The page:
Mental Health Care


In general, mental health care provides support and treatment to optimize a person’s emotional and psychological well-being. Both state and federal laws require your health plan to provide treatment for mental health conditions. The California Mental Health Parity law specifies several mental health conditions that must be covered and the kind of treatment that will be provided for those conditions. This state law also requires plans to provide mental health treatment under the same terms and conditions that are applied when treating medical conditions. The federal Affordable Care Act adds many other mental health and substance use disorder conditions and treatments that plans must cover if you are enrolled in individual or small group coverage. For more information on the coverage mandated by the California Mental Health Parity law and the Affordable Care Act, please see Know Your Rights, below.

A federal law, the Mental Health Parity and Addiction Equity Act (MHPAEA), protects coverage for people with mental health or substance use disorders differently than the California Mental Health Parity law. MHPAEA prevents health plans that provide mental health or substance use disorder benefits from placing limits on those benefits that are less favorable than the limits placed on medical/surgical benefits. More specifically, health plans must ensure that financial requirements, such as copayments, coinsurance, and deductibles, and treatment limitations, such as the number and frequency of visits, which are applied to mental health or substance use disorder benefits are not more restrictive than the predominant requirements applied to most of the medical and surgical benefits. For more information on parity under MHPAEA, please see The Mental Health Parity and Addiction Equity Act.

If you feel you may have a mental health or substance use condition, your first step to get appropriate care is to contact your health plan or review your Evidence of Coverage (a booklet about your benefits) to see whether your plan covers mental health or substance use disorder benefits and which services it covers. If your health plan provides mental health or substance use disorder benefits, you can request an evaluation from a mental health care provider. Contact your medical doctor or your health plan for a list of mental health or substance use disorder providers.

Know Your Rights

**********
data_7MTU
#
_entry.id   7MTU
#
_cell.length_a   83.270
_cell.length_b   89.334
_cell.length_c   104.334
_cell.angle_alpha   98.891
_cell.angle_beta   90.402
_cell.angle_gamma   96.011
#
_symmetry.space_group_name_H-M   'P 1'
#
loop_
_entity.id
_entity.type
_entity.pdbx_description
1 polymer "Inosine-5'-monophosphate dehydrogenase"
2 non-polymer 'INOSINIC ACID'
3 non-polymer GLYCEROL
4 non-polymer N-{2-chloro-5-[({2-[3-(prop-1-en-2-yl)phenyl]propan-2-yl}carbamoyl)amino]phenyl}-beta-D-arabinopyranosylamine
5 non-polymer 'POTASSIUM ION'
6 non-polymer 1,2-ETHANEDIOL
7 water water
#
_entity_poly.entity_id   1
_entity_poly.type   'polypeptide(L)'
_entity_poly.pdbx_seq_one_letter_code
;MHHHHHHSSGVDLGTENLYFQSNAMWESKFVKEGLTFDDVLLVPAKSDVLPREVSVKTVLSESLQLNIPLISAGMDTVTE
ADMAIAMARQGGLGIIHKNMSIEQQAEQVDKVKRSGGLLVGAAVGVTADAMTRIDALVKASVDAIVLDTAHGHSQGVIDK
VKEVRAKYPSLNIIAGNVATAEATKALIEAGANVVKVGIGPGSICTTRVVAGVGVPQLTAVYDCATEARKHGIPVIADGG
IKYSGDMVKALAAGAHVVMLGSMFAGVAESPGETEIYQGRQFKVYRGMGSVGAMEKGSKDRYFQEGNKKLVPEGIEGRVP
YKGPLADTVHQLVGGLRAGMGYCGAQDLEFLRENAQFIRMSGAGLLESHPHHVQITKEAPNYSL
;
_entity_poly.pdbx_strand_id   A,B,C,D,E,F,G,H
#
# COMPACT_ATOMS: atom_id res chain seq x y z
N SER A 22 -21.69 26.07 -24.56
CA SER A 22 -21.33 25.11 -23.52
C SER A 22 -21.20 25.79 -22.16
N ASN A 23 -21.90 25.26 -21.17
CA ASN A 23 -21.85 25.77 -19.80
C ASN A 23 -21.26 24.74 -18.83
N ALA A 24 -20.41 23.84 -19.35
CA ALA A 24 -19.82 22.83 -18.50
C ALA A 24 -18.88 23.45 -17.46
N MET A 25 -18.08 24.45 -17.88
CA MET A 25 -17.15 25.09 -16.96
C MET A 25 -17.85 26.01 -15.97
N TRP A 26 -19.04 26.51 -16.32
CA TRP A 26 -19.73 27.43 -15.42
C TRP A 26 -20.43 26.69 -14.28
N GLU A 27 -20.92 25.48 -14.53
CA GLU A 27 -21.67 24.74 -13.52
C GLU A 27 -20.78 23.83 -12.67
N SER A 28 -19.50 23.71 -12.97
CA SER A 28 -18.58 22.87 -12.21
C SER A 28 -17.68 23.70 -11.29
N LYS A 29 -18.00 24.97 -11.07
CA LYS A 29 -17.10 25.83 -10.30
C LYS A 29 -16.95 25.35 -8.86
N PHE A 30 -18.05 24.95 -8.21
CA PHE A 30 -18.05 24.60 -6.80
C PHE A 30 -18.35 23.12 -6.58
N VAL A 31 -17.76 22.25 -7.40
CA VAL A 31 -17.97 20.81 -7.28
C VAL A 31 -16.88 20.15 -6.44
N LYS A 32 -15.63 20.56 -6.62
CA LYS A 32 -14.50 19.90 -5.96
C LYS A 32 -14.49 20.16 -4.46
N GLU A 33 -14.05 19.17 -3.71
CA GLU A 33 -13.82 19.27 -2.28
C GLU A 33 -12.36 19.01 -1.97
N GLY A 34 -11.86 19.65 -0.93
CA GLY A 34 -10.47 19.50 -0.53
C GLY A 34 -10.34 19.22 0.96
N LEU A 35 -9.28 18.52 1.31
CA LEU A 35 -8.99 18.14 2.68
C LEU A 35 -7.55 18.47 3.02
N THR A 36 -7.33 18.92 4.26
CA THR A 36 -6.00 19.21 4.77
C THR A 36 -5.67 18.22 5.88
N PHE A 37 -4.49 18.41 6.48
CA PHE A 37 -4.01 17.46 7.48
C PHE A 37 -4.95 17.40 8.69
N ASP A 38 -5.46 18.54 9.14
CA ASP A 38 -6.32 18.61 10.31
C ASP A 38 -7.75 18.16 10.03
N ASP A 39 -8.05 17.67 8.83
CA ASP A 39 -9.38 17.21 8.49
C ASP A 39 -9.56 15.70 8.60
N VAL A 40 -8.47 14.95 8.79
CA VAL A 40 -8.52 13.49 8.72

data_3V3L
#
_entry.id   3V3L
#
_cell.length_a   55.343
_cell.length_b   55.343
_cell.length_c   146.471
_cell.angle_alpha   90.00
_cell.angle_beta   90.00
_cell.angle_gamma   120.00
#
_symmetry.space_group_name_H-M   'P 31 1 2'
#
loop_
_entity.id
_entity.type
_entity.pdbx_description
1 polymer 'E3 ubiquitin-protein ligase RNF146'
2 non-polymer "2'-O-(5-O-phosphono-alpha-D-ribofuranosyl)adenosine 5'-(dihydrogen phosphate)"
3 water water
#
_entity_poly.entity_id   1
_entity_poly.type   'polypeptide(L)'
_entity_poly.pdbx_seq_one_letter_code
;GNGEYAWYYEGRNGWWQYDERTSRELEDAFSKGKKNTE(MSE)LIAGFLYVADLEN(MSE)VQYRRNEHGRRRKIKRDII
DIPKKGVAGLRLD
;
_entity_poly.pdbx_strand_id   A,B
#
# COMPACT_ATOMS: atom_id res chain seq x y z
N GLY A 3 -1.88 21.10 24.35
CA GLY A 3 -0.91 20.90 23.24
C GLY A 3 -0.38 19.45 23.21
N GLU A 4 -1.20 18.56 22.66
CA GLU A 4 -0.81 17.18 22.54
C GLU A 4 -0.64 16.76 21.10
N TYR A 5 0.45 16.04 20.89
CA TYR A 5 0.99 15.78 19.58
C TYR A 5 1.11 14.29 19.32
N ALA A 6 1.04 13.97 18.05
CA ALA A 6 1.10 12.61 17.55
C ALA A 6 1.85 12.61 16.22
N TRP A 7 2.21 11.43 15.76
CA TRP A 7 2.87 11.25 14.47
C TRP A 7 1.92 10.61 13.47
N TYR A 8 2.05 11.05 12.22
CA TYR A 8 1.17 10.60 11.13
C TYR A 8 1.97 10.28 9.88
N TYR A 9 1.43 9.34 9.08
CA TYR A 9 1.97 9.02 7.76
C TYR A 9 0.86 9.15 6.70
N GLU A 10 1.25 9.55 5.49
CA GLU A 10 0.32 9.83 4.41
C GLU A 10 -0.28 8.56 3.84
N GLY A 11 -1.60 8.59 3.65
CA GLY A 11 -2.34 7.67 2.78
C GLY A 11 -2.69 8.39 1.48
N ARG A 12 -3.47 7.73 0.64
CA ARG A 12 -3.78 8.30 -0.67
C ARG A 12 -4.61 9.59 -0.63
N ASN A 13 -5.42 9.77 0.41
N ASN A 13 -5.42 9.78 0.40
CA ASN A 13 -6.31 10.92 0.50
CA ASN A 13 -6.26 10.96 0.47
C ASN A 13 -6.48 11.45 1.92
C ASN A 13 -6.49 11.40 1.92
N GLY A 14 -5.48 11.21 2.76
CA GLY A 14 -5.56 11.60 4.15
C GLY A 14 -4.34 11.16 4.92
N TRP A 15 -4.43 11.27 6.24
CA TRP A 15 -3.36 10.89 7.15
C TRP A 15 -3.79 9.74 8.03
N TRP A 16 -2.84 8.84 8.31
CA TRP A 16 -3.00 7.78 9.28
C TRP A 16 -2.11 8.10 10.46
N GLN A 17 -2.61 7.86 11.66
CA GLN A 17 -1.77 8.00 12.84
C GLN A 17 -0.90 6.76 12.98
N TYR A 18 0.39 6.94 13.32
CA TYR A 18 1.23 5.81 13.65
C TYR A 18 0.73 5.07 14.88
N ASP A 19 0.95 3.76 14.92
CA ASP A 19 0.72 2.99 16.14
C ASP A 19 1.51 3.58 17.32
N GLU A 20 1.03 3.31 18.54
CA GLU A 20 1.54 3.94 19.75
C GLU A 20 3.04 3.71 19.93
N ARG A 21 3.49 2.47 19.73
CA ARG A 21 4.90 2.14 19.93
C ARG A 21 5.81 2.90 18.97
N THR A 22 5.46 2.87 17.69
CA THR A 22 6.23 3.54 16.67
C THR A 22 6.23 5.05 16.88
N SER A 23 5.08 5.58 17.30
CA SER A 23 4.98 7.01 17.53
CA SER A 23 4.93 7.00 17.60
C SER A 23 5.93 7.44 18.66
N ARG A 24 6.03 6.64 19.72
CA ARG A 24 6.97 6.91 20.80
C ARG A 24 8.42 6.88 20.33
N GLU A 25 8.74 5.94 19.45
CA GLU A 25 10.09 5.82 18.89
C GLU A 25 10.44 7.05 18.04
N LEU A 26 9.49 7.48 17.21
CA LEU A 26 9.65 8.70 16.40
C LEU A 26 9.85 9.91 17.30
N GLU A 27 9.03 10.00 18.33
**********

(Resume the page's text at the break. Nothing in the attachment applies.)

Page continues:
Under the California Mental Health Parity Law, all health plans you buy yourself or get through your job must cover certain mental health conditions under the same terms and conditions applied to medical conditions.

The mental health conditions that must be covered include serious emotional disturbances of a child and the following nine severe mental illnesses:

  • Major depressive disorders
  • Bipolar (manic-depressive) disorder
  • Panic disorder
  • Anorexia nervosa
  • Bulimia nervosa
  • Obsessive-compulsive disorder
  • Autism or Pervasive Developmental Disorder
  • Schizophrenia
  • Schizoaffective disorder

Serious emotional disturbances (SED) is a term that refers to children under the age of 18 who have a diagnosable mental health problem that severely disrupts their ability to function socially, academically, and emotionally. This could include hyperactivity, a short attention span and impulsiveness, aggression, or self-injurious behavior such as acting out or fighting, withdrawal, a failure to initiate interaction with others or avoid social interactions through fear or anxiety, immaturity characterized by inappropriate crying and temper tantrums, and poor coping skills and learning difficulties including academic performance below grade level. Many children who do not have SED may display some of these behaviors. However, when these behaviors continue over long periods of time, those children may have serious emotional disturbances.

If you have one of the severe mental illnesses or your child has serious emotional disturbances, your plan must cover outpatient diagnosis and treatment, inpatient hospital services, partial hospitalization, and prescription drugs, if your health plan covers prescription drugs. California law also requires that all health plans cover behavioral health treatment for children, teens, and adults who have autism. 

The federal Affordable Care Act requires additional health plan coverage of more mental health conditions and substance use disorders, but only for health plans purchased by individuals or small group employers with 100 or fewer employees.

The Affordable Care Act’s additional mental health coverage in California requires treatment of almost all mental disorders, not just the nine severe mental illnesses or serious emotional disturbances of a child. The types of mental health treatment that must be covered include:

  • Outpatient individual and group mental health evaluation and treatment, psychological testing, and outpatient services to monitor drug therapy
  • Outpatient intensive psychiatric treatment programs, including hospital-based intensive outpatient care (partial hospitalization), and multidisciplinary treatment in an intensive outpatient psychiatric treatment program
  • Inpatient psychiatric hospitalization